Why is it that as an individual, I can invest in whatever fund Vanguard has, but with a small business account, there is a $20 fee for each fund? Is it harder to serve a small businesses, especially if it's a self-employed 401k where presumably I am the only person in the plan?
401(k) plans, 403(b) plans, IRAs etc all require more paperwork than a non-tax-advantaged investment. As a result, most such plans (with Vanguard as well as with other management companies) offer only a small set of investment options, and so it costs the plan sponsor (you wearing your Employer hat) money if you want to add more investment options for your Solo 401(k) plan). Note that with employer-sponsored retirement plans, investments in each mutual fund might be coming in small amounts from various employees, much less than the usual minimum investment in each fund, and possibly less than the minimum per-investment transaction requirement (often $50) of the fund group. Taking care of all that is expensive, and it is reasonable that Vanguard wants to charge you (the Employer) a fee for the extra work it is doing for you.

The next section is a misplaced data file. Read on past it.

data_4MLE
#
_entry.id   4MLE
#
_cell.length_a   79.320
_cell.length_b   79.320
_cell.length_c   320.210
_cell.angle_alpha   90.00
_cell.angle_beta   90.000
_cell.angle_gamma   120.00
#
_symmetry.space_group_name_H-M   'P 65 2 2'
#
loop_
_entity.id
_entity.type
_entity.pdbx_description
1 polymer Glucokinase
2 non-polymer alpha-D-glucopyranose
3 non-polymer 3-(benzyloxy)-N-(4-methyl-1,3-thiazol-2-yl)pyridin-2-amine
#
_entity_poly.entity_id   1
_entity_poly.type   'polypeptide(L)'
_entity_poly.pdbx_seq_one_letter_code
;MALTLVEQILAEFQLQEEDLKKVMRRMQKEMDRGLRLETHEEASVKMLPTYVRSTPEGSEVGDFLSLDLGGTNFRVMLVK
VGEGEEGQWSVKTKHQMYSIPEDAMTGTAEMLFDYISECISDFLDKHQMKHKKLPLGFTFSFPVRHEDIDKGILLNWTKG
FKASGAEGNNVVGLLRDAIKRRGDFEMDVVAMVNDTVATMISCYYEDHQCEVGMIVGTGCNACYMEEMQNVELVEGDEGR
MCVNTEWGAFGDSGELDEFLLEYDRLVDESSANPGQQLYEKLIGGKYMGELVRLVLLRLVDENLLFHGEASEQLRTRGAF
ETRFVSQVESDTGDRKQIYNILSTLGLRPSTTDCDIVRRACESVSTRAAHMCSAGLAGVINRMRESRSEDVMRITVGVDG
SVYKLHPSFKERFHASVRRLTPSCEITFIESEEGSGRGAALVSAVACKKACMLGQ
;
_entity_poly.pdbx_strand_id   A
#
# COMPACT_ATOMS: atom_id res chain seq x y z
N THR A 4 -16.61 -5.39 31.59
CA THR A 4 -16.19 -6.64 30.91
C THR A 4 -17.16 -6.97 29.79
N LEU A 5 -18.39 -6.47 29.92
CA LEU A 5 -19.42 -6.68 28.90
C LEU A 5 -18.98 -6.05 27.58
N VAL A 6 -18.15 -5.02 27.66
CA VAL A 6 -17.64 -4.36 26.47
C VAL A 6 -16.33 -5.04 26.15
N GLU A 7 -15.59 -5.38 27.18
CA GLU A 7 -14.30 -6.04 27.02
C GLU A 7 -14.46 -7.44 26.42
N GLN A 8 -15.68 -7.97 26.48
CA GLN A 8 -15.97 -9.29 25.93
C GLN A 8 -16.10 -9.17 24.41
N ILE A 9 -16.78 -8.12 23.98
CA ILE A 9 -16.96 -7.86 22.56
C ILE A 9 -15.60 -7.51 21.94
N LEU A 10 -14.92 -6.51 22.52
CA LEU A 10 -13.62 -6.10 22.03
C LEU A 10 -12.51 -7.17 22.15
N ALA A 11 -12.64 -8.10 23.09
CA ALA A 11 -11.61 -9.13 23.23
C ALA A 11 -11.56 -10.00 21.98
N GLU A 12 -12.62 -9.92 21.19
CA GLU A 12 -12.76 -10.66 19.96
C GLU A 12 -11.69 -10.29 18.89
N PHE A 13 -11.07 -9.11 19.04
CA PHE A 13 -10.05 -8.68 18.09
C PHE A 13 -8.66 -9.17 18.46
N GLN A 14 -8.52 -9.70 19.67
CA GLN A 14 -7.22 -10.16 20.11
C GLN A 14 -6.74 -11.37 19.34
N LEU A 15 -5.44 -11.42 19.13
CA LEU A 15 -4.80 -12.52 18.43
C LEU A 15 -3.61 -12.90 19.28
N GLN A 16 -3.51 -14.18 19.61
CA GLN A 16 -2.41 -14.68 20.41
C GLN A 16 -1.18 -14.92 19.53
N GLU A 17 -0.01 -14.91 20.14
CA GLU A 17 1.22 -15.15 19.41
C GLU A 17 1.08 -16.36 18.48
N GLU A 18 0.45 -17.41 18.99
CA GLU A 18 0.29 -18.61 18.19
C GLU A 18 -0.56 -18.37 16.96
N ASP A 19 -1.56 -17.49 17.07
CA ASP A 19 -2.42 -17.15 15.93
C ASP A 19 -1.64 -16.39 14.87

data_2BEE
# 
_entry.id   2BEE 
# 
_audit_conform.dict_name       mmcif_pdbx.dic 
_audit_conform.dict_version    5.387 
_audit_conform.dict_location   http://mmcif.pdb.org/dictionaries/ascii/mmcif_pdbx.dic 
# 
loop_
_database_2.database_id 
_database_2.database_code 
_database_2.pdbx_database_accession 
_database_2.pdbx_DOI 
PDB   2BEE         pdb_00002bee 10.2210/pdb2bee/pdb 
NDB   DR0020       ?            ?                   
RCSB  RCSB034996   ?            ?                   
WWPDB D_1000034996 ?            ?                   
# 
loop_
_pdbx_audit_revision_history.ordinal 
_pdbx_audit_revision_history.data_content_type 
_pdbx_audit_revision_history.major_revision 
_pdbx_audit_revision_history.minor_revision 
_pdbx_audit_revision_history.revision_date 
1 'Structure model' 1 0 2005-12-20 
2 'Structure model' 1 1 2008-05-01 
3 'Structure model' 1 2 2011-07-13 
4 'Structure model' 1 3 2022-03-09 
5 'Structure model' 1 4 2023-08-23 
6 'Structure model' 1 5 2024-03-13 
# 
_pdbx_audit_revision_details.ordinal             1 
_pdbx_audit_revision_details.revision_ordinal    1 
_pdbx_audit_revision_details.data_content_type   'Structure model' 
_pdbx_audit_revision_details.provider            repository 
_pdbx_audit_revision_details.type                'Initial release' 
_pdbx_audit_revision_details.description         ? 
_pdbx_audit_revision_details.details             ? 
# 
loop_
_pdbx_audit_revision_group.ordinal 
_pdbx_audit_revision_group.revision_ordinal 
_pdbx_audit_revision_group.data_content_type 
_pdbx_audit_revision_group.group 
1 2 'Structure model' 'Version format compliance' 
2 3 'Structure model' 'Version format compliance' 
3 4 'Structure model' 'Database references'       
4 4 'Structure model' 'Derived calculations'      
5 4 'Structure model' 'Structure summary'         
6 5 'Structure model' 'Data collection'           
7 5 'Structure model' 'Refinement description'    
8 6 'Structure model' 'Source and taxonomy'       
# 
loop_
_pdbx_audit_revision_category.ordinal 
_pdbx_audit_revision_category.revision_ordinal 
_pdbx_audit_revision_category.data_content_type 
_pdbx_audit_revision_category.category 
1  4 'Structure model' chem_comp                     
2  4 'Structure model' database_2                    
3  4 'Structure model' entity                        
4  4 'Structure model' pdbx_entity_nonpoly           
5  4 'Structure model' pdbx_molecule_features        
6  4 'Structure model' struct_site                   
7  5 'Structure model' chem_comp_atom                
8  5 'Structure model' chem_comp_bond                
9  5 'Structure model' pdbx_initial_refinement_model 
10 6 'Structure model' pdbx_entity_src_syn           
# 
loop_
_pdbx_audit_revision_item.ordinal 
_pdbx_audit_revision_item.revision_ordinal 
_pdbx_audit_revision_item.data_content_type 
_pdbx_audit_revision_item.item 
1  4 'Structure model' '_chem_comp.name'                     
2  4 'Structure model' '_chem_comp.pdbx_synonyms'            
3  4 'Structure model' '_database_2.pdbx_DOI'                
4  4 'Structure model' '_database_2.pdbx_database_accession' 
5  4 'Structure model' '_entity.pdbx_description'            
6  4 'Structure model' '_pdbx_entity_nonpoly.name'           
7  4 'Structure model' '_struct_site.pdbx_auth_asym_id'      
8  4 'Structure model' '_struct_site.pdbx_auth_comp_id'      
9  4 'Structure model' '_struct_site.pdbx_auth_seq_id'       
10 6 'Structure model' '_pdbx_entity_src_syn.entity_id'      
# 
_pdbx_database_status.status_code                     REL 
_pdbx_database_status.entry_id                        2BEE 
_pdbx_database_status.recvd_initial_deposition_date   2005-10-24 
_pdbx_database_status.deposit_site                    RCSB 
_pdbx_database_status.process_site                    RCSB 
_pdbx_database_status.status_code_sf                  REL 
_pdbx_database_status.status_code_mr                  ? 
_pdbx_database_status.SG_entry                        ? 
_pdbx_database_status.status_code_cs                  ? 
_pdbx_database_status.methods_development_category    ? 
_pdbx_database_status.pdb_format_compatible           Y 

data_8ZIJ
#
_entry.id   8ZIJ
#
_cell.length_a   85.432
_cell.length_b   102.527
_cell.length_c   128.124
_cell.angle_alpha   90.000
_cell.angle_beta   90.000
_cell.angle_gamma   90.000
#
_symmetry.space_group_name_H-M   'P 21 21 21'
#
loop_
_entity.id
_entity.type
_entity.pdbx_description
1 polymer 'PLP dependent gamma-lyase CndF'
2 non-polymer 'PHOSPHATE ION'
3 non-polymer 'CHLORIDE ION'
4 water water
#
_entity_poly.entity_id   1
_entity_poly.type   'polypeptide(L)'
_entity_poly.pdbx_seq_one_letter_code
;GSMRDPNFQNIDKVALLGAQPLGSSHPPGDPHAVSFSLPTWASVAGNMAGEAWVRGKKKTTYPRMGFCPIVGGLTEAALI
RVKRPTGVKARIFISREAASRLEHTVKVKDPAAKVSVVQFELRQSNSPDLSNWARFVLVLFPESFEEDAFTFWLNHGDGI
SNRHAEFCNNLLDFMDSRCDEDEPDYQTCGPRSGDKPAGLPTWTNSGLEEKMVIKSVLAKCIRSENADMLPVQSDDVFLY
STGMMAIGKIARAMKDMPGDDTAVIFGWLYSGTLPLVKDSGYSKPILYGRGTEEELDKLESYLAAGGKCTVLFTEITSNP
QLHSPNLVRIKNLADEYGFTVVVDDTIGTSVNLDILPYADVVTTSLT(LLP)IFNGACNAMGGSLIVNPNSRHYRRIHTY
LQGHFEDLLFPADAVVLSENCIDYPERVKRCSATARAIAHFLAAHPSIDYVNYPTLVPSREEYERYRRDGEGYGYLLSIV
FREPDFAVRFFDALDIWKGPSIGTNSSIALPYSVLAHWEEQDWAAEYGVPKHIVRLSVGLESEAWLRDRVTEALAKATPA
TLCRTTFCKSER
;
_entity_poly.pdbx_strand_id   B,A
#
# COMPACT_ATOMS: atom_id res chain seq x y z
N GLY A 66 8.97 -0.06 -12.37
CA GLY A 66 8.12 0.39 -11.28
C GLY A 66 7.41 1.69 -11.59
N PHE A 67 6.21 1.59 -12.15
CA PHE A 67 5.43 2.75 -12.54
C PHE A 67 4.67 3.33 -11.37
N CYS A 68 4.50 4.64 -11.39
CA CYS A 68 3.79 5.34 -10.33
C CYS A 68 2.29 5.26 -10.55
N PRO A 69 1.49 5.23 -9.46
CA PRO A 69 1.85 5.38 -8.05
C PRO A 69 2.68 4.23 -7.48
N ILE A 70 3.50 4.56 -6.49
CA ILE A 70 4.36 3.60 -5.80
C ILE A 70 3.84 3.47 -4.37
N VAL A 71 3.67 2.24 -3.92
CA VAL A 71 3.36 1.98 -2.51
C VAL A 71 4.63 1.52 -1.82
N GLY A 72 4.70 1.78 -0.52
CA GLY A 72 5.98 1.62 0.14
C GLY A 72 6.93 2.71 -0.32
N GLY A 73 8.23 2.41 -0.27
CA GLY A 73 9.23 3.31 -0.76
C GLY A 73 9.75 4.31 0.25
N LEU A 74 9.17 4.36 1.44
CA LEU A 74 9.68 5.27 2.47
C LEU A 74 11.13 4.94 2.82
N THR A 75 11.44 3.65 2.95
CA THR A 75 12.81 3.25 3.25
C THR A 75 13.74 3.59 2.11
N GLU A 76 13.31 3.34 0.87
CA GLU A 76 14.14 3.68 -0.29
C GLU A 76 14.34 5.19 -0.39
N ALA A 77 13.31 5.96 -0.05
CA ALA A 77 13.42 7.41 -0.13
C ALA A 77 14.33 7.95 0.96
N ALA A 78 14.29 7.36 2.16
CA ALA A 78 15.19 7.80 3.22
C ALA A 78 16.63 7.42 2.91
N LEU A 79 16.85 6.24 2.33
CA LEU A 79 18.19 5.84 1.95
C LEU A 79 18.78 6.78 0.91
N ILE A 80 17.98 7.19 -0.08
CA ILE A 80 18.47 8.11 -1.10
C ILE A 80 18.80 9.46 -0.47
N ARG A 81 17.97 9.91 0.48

When I was young and IRAs had just been invented (and the annual contribution limit was $2000 for IRAs), I remember being charged a $20 annual fee per Vanguard fund that I wanted to invest in within my IRA but this fee was waived once my total IRA assets with Vanguard had increased above $10K.